1918 Raincoat, Foot
Specification No. 1317, adopted by the Army on February 20, 1918
Dimensions: The overall length of the dismounted raincoat varied, depending on its size, from 44 inches to 46 inches. The overall weight of the 1918 Raincoat, Foot was not mentioned in the specifications.
Material: Aside from the thread count, the two types of cloth used, one for the body and one for the lining, to fabricate the new raincoat were also not mentioned in the specifications. However, both fabrics were of a tightly woven and stronger cotton duck, with the material for the lining being of a lighter weight than the material of the body. Both were dyed an “olive drab shade”. The raincoat’s body and lining were waterproofed by the application of no less than eight coats of a compound made from various rubbers and chemicals. Once coated, the fabrics were thoroughly vulcanized to prevent the rubberized fabrics from stinking, softening or hardening.
Hardware: The front of the 1918 Raincoat, Foot was secured by four japanned “clasps and take ups”. Eight, 3/8 inch diameter, steel or brass japanned eyelets were used for ventilation, four under each arm. A larger number of smaller eyelets which furnished the same amount of ventilation could be substituted. Two “ball and socket” snap fasteners (one on each sleeve) were positioned on the hem of each cuff. In order to make the sleeve cuffs fully adjustable, one ball and two sockets were placed on each cuff. The new raincoat required three, steel or brass japanned, 24 ligne tack buttons. Two were placed on the collar to secure the “throat piece”. One tack button was also placed 8 inches above the coat’s bottom edge on the right hand side of the front opening.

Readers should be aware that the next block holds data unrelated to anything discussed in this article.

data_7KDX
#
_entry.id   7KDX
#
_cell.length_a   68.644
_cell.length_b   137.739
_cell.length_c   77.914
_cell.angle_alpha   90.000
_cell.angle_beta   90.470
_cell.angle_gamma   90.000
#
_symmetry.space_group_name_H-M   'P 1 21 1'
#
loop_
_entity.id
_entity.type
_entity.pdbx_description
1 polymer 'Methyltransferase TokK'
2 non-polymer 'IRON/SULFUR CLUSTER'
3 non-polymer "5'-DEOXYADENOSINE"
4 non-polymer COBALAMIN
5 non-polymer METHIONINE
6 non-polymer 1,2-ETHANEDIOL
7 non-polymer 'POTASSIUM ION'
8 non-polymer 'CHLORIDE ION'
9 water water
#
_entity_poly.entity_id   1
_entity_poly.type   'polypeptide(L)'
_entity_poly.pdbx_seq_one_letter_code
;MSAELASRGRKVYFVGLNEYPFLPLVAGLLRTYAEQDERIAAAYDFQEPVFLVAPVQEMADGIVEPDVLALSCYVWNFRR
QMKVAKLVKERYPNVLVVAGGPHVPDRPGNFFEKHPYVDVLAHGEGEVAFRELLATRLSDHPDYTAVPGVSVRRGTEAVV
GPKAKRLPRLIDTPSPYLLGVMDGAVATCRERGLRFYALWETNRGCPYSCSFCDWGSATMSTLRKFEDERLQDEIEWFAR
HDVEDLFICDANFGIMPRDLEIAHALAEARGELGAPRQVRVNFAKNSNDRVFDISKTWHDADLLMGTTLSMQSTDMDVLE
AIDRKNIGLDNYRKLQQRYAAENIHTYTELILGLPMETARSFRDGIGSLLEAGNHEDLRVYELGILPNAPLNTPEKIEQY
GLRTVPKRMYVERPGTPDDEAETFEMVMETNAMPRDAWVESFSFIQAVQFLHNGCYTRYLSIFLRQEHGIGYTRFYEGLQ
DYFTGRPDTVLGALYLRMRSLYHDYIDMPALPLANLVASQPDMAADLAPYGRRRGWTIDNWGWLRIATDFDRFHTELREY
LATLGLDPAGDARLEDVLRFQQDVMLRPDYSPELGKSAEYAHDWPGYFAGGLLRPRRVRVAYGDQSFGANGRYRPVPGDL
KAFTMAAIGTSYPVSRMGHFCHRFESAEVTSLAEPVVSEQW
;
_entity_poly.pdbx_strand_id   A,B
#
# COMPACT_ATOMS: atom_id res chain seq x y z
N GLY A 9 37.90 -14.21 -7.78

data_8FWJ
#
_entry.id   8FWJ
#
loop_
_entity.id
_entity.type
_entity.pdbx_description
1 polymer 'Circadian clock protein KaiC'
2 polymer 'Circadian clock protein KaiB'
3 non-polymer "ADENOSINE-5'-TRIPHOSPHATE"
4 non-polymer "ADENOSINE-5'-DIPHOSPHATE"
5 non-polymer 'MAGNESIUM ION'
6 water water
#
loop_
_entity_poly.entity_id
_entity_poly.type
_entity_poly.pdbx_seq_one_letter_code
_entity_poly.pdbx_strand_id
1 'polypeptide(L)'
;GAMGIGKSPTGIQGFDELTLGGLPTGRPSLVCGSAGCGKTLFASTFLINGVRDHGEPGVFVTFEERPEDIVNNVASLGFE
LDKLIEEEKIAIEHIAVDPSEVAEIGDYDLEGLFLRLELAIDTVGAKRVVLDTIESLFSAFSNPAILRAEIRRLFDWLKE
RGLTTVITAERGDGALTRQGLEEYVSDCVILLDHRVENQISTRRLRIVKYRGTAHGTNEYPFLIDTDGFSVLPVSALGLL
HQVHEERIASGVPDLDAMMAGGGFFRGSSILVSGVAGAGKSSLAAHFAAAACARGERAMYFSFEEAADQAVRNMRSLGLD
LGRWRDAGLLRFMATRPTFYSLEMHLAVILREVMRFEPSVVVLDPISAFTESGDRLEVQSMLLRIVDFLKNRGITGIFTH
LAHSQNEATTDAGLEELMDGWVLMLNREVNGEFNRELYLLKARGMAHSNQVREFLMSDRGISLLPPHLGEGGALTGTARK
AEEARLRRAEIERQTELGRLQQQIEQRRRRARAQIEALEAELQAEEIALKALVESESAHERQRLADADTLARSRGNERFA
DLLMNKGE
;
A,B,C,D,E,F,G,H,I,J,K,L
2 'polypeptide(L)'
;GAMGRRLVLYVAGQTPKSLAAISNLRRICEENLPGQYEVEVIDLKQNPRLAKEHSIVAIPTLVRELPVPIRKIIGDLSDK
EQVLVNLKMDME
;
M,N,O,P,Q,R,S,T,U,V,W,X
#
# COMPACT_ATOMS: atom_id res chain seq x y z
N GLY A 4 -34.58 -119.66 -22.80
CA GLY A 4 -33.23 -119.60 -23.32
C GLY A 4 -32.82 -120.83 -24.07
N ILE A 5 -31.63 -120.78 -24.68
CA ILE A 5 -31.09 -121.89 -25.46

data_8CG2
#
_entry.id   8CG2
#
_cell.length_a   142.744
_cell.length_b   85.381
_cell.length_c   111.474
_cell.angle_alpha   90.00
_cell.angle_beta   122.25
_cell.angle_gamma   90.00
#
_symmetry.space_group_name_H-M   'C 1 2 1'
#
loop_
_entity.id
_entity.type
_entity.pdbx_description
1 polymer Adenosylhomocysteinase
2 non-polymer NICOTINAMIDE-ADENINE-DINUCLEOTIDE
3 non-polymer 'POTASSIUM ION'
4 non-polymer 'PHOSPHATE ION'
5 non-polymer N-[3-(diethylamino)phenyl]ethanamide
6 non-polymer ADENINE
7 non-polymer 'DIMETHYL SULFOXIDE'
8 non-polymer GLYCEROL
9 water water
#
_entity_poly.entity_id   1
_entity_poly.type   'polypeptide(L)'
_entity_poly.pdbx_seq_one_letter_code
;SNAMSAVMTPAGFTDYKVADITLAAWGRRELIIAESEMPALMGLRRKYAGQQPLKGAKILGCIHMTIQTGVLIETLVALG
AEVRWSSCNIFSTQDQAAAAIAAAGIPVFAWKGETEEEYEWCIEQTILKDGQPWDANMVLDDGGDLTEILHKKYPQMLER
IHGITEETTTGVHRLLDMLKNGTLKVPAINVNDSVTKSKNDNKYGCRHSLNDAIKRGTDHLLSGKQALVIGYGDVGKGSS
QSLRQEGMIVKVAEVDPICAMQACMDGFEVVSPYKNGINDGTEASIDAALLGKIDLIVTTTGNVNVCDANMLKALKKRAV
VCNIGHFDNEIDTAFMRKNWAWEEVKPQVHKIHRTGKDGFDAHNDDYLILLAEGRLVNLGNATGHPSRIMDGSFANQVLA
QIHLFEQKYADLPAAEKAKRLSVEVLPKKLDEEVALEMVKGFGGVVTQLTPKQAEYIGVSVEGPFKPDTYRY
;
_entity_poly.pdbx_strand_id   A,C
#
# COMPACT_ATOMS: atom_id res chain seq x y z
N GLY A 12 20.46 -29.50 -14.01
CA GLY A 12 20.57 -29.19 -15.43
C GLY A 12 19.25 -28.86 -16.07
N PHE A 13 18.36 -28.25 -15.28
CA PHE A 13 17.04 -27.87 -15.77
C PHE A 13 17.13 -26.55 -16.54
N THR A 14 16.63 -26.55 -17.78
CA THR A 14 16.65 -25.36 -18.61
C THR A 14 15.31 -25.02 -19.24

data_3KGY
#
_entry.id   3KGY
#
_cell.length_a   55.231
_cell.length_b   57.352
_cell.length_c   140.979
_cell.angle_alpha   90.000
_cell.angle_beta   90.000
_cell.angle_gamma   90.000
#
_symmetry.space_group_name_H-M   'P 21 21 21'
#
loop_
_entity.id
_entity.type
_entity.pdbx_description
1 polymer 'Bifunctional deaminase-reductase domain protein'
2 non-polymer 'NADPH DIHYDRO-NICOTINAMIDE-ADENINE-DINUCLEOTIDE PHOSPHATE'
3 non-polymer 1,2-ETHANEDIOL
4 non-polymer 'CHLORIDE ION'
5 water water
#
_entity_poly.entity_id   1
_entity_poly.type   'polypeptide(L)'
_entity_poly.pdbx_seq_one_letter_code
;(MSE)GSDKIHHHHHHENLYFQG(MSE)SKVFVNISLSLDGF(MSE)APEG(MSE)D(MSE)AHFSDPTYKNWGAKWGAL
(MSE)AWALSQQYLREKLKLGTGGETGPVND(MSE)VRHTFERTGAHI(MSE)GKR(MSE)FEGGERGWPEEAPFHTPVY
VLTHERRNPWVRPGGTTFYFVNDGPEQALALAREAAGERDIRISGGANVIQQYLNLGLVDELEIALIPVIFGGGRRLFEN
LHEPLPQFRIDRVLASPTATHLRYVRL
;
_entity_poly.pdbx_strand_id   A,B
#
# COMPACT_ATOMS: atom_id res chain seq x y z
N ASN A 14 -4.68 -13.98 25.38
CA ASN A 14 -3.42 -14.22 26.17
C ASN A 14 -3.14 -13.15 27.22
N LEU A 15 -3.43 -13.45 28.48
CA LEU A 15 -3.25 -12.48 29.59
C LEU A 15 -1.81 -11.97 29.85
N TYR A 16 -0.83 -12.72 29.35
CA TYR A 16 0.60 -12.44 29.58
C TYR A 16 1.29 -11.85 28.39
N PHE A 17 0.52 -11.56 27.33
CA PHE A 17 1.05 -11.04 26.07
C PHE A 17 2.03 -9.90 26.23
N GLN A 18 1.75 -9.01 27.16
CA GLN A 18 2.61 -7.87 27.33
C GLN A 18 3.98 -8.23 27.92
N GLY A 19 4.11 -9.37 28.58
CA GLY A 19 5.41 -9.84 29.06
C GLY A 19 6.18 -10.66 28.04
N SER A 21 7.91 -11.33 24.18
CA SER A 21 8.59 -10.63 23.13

Description: The raincoat featured a “standing rolling collar” that was 4 inches wide and of the same material as the coat. A triangular shaped “throat piece” was stitched under the left hand side of the collar and could be secured, either opened or closed, by the two corresponding tack buttons located one on either side of the collar. The dismounted raincoat also had two flapless, slash pockets with hand openings that measured approximately 7 ½ inches. The front of the raincoat featured a 4 inch wide “storm fly” that was 29 inches in length, which further sealed the front of the coat. The rear of the coat had a 12 inch deep “double back” which covered the eight ¾ inch diameter ventilation holes underneath that were cut through the coats body and lining. Each shoulder also had a “shoulder strap”, which was nothing more than a tapered strip of matching fabric that was both sewn and cemented over the coats shoulder seams to prevent leakage.
Contract Label: An indelible ink stamp was placed underneath the storm fly, between the first and second take-up. Each stamp was to show the name of the contractor, the date of the contract, the size, and it had a space at the bottom for the inspectors’ name to be stamped.
Size: The 1918 Raincoat, Foot was available in three sizes:
- Small ……. 38 inch chest … 44 inches in length
- Medium … 42 inch chest … 46 inches in length
- Large …… 46 inch chest … 46 inches in length
Photo No. 56: The three most visible external details that distinguish the foot raincoat from its predecessor, the mounted slicker can be seen in the side front and back views of this 1918 Raincoat, Foot which:
- Lacked the flapped patch pocket on the right hip.
- Had a storm fly that overlapped the raincoat’s sealed front opening. It began at the neck and ended just a few inches below the lowest clasp.
- It had a deep double back, which provided additional ventilation and extra protection from the elements.
Photos courtesy of Advance Guard Militaria.com